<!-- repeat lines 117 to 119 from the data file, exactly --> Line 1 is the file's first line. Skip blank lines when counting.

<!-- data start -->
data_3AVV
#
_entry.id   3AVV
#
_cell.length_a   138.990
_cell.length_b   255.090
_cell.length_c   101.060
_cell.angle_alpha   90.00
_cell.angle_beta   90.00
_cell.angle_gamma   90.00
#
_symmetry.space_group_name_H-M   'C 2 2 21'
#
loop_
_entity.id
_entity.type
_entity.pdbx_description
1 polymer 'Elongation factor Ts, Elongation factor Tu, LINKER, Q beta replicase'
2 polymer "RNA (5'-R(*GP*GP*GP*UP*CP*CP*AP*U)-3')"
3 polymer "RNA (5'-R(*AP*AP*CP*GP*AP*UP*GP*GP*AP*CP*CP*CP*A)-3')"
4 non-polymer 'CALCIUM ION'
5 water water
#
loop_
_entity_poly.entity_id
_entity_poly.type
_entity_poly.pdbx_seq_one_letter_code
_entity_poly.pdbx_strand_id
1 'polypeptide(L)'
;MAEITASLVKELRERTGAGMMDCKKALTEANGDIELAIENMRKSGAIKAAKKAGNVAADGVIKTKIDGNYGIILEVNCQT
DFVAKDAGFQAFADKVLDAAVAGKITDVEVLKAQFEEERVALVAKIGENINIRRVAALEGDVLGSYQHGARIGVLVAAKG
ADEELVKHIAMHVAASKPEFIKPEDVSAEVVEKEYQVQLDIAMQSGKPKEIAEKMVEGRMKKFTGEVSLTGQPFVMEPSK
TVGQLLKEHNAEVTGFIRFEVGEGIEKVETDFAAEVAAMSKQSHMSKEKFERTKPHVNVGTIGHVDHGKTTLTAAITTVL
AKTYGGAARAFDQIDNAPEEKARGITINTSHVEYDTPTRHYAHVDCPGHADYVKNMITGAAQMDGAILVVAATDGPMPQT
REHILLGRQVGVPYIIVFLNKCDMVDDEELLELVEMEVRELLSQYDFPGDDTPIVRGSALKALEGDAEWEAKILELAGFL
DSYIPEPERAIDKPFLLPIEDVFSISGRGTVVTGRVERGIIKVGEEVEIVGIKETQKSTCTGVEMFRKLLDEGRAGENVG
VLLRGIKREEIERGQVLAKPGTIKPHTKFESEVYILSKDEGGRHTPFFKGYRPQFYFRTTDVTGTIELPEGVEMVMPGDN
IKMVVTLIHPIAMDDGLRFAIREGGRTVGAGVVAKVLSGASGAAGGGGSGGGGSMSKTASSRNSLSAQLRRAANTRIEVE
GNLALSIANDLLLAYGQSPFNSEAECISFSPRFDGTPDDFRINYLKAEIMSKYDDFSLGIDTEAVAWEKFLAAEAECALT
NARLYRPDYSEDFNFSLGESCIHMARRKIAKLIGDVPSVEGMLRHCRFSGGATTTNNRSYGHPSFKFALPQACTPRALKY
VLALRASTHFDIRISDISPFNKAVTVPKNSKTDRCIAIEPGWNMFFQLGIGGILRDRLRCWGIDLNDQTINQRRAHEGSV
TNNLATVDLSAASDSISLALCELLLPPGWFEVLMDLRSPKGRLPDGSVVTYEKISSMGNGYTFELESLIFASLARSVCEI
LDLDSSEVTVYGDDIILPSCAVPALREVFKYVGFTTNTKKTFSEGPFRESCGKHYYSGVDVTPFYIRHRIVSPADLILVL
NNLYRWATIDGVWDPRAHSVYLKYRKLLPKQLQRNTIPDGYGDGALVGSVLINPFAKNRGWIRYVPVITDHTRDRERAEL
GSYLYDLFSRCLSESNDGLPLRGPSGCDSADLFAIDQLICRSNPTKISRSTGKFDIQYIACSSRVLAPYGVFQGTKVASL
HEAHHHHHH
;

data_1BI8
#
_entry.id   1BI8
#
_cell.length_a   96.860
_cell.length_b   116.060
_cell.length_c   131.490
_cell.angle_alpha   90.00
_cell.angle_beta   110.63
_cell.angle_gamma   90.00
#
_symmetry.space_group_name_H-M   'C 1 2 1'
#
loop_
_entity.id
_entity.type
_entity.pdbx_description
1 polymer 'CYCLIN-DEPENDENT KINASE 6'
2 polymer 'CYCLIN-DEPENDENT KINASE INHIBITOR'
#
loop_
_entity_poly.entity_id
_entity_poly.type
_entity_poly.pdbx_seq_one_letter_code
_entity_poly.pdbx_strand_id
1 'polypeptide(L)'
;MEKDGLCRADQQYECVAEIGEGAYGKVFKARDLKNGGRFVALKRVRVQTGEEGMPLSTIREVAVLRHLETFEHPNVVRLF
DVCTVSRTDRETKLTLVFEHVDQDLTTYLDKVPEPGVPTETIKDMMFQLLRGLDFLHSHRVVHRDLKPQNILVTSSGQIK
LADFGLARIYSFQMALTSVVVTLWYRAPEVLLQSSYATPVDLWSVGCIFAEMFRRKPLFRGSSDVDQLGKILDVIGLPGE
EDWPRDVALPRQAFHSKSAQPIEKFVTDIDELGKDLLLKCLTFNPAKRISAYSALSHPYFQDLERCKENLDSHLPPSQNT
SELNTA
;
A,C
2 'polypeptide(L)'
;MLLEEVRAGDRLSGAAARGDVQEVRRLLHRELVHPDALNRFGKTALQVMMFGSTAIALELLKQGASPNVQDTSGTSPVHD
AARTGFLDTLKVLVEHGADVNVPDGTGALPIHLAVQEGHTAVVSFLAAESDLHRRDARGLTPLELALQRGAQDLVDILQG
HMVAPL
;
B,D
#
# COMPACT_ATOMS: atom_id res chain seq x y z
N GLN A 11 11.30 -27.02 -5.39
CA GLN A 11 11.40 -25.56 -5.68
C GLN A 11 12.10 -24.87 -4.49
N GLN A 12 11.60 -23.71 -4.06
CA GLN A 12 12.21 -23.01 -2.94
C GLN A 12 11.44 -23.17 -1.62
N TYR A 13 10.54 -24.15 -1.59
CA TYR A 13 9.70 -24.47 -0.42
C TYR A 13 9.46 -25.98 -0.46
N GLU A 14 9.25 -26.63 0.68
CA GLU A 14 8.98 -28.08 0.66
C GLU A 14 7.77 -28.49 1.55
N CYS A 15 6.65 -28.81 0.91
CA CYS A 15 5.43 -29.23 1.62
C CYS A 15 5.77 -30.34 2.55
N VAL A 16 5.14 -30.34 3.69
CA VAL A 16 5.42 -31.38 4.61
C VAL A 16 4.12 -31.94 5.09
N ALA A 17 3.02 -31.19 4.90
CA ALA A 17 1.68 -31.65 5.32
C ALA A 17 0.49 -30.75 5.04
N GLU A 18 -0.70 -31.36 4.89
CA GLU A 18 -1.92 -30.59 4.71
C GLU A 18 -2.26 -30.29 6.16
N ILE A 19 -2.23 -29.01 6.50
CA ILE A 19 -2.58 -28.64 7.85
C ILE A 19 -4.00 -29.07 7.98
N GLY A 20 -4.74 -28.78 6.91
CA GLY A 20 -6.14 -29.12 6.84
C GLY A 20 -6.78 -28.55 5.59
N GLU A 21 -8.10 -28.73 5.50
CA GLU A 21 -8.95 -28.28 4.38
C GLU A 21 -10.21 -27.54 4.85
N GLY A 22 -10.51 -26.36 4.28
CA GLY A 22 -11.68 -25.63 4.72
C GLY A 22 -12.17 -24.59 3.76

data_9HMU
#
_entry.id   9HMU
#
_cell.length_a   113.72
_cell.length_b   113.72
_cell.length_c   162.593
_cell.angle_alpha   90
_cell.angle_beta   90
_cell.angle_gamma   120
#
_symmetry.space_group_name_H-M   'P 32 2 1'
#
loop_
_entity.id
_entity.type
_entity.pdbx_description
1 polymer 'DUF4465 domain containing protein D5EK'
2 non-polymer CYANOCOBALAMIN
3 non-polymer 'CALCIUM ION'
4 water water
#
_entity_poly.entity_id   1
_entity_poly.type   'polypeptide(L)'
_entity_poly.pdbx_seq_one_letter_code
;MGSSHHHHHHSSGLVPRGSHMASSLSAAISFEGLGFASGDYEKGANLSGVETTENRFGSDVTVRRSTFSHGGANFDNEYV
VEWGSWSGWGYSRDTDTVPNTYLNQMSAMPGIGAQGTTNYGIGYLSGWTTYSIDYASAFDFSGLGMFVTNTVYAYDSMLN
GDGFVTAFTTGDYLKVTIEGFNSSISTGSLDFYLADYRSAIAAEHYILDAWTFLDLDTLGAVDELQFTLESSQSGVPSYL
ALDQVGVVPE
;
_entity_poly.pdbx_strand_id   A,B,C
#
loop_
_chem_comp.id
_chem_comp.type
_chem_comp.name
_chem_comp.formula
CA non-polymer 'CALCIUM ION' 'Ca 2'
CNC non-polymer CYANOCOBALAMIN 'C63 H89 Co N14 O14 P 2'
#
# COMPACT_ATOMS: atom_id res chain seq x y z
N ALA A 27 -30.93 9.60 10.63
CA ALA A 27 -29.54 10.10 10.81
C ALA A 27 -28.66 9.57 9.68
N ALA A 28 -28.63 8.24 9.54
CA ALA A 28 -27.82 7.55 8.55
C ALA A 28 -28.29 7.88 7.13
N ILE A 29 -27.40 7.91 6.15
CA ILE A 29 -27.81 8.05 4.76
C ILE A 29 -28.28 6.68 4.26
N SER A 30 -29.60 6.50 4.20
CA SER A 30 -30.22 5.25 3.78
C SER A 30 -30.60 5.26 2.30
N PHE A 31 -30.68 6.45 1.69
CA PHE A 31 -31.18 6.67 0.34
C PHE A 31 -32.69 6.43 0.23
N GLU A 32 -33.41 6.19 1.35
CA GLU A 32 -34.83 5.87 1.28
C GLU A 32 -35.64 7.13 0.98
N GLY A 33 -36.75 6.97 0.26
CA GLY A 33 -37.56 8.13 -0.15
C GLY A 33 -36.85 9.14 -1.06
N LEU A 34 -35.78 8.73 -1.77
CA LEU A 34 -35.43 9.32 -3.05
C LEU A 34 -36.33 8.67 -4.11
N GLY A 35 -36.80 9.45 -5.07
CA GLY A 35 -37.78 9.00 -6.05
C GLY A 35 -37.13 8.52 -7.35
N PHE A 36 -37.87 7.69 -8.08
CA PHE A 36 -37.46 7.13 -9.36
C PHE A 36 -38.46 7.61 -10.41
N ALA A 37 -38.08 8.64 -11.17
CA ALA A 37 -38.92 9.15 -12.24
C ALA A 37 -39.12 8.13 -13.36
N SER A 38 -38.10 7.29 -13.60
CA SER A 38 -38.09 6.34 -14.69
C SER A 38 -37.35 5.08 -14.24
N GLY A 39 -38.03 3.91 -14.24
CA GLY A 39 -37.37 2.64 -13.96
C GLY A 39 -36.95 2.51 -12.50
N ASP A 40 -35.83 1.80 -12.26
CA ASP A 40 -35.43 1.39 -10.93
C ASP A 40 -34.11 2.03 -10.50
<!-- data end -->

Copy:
CA GLY A 20 -6.14 -29.12 6.84
C GLY A 20 -6.78 -28.55 5.59
N GLU A 21 -8.10 -28.73 5.50